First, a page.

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Summer 2007 Organic Vegetable
Variety Trial Winners

Once again this year, I've tried a few new varieties of vegetables in my garden here at Blue Horizon Farm. I've also grown many of my old favorites, which are varieties that almost never let me down. I'd like to share them with you because growing good plant varieties can make the difference between having a complete dud of a garden and having an excellent, enjoyable one.

Here's a list of what's growing the very best in my organic vegetable garden this year. I'm in central North Carolina, so keep in mind that what does well at my place may not be suited to other regions of the country. That being said, many plant varieties nowadays are hardy and adaptable enough to grow well in most climate and soil conditions.

There are many other herbs, flowers and vegetables growing in my garden this year but the ones listed below are those that are doing the heavy lifting this year: they are keeping me and my family well fed (some would say overly so).

Garlic- California Early is a prolific, easy to grow softneck garlic. It produces bulbs that will please just about anyone, even those who are die-hard garlic lovers. California Early also happens to be very widely grown by commercial growers, so much of the garlic available in grocery stores is of this variety. This is the third year that I have grown it, and I have successfully saved my own seed garlic for the past two years.

After reading Chester Aaron's book Garlic is Life, I decided to try one of his favorite varieties of garlic, Red Toch. It was a success, and made healthy, flavorful bulbs for me, even in this warm and humid climate.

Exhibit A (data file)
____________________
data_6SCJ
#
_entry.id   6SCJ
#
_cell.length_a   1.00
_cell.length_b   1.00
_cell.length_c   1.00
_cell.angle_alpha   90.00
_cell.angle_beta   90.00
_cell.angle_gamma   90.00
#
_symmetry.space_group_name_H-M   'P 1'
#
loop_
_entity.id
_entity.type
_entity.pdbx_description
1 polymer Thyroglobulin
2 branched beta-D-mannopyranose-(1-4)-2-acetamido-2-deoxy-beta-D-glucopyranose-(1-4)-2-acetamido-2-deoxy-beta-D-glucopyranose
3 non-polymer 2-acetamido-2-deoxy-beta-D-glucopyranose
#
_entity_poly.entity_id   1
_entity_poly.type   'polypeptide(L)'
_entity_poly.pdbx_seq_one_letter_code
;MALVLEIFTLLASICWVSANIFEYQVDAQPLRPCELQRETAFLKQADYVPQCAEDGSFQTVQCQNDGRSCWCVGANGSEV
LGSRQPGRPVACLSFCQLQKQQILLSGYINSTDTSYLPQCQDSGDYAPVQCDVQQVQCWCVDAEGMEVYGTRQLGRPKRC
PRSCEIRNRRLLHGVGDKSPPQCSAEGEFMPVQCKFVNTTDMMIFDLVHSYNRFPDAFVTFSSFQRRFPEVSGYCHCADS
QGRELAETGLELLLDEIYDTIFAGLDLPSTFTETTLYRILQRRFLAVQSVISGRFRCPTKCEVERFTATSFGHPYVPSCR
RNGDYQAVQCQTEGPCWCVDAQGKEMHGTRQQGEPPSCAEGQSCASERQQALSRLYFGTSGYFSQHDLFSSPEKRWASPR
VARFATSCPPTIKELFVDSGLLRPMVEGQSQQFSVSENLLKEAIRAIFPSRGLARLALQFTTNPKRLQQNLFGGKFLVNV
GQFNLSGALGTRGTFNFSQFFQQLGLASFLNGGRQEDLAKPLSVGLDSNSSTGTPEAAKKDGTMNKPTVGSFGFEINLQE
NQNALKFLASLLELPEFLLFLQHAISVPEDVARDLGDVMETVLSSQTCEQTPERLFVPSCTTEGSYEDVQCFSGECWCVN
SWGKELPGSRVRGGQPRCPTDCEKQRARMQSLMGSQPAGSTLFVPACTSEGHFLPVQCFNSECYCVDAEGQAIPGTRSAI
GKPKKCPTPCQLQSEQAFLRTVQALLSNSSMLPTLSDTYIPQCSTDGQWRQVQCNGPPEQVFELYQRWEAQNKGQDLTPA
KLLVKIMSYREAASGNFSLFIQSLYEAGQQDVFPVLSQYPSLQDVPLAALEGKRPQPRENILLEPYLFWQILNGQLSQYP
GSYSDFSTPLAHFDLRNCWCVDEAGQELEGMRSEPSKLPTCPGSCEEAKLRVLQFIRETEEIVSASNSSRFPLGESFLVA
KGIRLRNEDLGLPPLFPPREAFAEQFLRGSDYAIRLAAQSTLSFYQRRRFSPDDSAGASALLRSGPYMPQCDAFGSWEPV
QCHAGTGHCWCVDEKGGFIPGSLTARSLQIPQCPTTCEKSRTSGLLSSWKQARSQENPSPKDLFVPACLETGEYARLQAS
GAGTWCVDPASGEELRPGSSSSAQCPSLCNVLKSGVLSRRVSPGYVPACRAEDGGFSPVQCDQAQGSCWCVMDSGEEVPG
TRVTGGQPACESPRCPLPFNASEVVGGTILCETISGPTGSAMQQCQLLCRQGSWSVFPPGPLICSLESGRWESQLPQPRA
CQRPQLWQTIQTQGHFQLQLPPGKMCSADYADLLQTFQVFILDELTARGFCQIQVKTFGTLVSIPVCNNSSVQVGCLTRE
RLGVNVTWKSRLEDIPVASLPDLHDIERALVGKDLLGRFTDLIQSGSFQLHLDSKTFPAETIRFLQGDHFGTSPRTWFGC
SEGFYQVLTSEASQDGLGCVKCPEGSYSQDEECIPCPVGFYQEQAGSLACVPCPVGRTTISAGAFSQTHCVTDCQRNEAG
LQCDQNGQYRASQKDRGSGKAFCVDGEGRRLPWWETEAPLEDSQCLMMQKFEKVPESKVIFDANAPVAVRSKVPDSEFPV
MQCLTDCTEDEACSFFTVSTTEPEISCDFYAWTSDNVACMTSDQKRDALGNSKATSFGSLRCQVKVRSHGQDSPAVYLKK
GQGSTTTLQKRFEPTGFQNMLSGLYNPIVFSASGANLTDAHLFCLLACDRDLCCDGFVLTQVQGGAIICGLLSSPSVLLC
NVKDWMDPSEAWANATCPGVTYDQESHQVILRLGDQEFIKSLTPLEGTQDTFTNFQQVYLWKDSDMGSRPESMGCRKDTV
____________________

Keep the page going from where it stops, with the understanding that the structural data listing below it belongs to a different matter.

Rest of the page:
Tomatoes- Sun Gold is my favorite tomato. It is a great-tasting cherry tomato that has a sweet, fruit-like taste. Anything a "normal" tomato can do, they can do better: sauces, shish kabobs and salads all become ridiculously delicious when they have Sungolds in them.

Tomande is a new variety for me this year. I was looking for a disease-resistant slicing tomato and I found a good one in Tomande. The flavor is excellent, superior even to most of the heirloom tomatoes that I've tried. The fruits are beautiful (although not consistent or uniform in their size or their roundness) and have a very good tomato flavor without an excess of tanginess or acidity.

Peppers-- Feherazon is a paprika pepper and therefore meant to be dried and ground into that tasty seasoning. However, they are so prolific and they fruits are so insect and sunscald resistant (They have very thick walls) that they have become my primary eating pepper and I haven't dried a single one. Their flavor isn't quite as sweet or nuanced as some of the other peppers that I grow, but dependability trumps taste in the pepper category this year. When I needed enough peppers to make four gallons of salsa in one fell swoop, the Feherazons were loaded with fruit, while the other varieties of peppers in my garden wouldn't even have had enough to get me through the first gallon!

Onions-- Candy onions are sweet and easy to grow. I even got away with growing them is a slightly shady (80% sun), relatively moist area of my garden. They had no rot at all and, without exception, each plant developed into a large, delicious onion.

Potatoes--Banana potatoes are a fingerling potato that has become my favorite. They are small and relatively "waxy" (as opposed to fluffy like russet potatoes) and I enjoy them immensely in stews, hash browns or baked as oven fries.

Eggplant--I have had good luck with eggplants this year. Burpee Hybrid leads the pack in the eggplant department, its abundant, glossy fruits keeping me stuffed with grilled eggplant and eggplant Parmesan this summer.

I hope that you find this list of my summer veggie superstars useful. Enjoy!

Digg! digg it

Tammy Biondi has been growing organic produce for over 10 years. Besides running Blue Horizon Farm, Tammy teaches about sustainable farming at the Central Carolina Community College. She also is a successful freelance writer, focusing on agricultural topics. Contact her at tammy@bluehorizonfarm.com.